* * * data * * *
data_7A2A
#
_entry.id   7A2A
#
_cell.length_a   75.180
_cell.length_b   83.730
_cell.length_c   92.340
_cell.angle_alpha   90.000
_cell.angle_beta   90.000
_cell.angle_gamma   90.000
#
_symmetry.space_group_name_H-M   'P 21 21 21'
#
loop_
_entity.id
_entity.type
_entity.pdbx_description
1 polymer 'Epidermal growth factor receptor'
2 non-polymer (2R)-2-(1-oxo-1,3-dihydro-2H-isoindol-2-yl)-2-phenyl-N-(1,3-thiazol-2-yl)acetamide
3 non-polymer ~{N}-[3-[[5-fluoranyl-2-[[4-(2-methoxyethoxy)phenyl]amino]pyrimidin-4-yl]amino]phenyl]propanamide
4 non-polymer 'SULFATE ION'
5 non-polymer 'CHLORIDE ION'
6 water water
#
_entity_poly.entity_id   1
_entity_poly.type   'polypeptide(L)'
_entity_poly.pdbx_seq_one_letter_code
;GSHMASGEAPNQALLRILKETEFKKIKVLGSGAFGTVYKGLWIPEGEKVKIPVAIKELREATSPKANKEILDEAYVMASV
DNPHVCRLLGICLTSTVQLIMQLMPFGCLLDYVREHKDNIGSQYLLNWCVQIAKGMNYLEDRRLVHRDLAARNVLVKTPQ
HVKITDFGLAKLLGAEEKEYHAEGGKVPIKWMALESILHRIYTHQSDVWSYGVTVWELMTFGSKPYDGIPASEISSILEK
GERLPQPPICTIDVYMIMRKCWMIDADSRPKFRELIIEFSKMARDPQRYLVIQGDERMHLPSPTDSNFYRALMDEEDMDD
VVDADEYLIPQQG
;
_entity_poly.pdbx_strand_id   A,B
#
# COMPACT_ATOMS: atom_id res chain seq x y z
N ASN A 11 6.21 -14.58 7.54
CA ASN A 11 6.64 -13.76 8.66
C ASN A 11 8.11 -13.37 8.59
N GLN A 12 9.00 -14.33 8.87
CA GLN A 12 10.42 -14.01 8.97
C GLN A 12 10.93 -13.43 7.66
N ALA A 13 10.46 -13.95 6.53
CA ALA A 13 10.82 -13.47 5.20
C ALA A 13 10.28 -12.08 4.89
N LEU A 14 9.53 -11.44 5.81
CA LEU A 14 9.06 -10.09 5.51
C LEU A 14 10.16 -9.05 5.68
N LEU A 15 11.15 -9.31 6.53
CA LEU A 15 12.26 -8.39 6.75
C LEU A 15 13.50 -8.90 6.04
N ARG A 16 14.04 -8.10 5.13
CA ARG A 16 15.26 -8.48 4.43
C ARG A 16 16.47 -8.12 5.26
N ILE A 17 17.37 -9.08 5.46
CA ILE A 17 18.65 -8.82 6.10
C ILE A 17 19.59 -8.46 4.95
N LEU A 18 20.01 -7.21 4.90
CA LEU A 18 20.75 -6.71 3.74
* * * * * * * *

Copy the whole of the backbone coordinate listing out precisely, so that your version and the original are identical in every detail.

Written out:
data_7A2A
#
_entry.id   7A2A
#
_cell.length_a   75.180
_cell.length_b   83.730
_cell.length_c   92.340
_cell.angle_alpha   90.000
_cell.angle_beta   90.000
_cell.angle_gamma   90.000
#
_symmetry.space_group_name_H-M   'P 21 21 21'
#
loop_
_entity.id
_entity.type
_entity.pdbx_description
1 polymer 'Epidermal growth factor receptor'
2 non-polymer (2R)-2-(1-oxo-1,3-dihydro-2H-isoindol-2-yl)-2-phenyl-N-(1,3-thiazol-2-yl)acetamide
3 non-polymer ~{N}-[3-[[5-fluoranyl-2-[[4-(2-methoxyethoxy)phenyl]amino]pyrimidin-4-yl]amino]phenyl]propanamide
4 non-polymer 'SULFATE ION'
5 non-polymer 'CHLORIDE ION'
6 water water
#
_entity_poly.entity_id   1
_entity_poly.type   'polypeptide(L)'
_entity_poly.pdbx_seq_one_letter_code
;GSHMASGEAPNQALLRILKETEFKKIKVLGSGAFGTVYKGLWIPEGEKVKIPVAIKELREATSPKANKEILDEAYVMASV
DNPHVCRLLGICLTSTVQLIMQLMPFGCLLDYVREHKDNIGSQYLLNWCVQIAKGMNYLEDRRLVHRDLAARNVLVKTPQ
HVKITDFGLAKLLGAEEKEYHAEGGKVPIKWMALESILHRIYTHQSDVWSYGVTVWELMTFGSKPYDGIPASEISSILEK
GERLPQPPICTIDVYMIMRKCWMIDADSRPKFRELIIEFSKMARDPQRYLVIQGDERMHLPSPTDSNFYRALMDEEDMDD
VVDADEYLIPQQG
;
_entity_poly.pdbx_strand_id   A,B
#
# COMPACT_ATOMS: atom_id res chain seq x y z
N ASN A 11 6.21 -14.58 7.54
CA ASN A 11 6.64 -13.76 8.66
C ASN A 11 8.11 -13.37 8.59
N GLN A 12 9.00 -14.33 8.87
CA GLN A 12 10.42 -14.01 8.97
C GLN A 12 10.93 -13.43 7.66
N ALA A 13 10.46 -13.95 6.53
CA ALA A 13 10.82 -13.47 5.20
C ALA A 13 10.28 -12.08 4.89
N LEU A 14 9.53 -11.44 5.81
CA LEU A 14 9.06 -10.09 5.51
C LEU A 14 10.16 -9.05 5.68
N LEU A 15 11.15 -9.31 6.53
CA LEU A 15 12.26 -8.39 6.75
C LEU A 15 13.50 -8.90 6.04
N ARG A 16 14.04 -8.10 5.13
CA ARG A 16 15.26 -8.48 4.43
C ARG A 16 16.47 -8.12 5.26
N ILE A 17 17.37 -9.08 5.46
CA ILE A 17 18.65 -8.82 6.10
C ILE A 17 19.59 -8.46 4.95
N LEU A 18 20.01 -7.21 4.90
CA LEU A 18 20.75 -6.71 3.74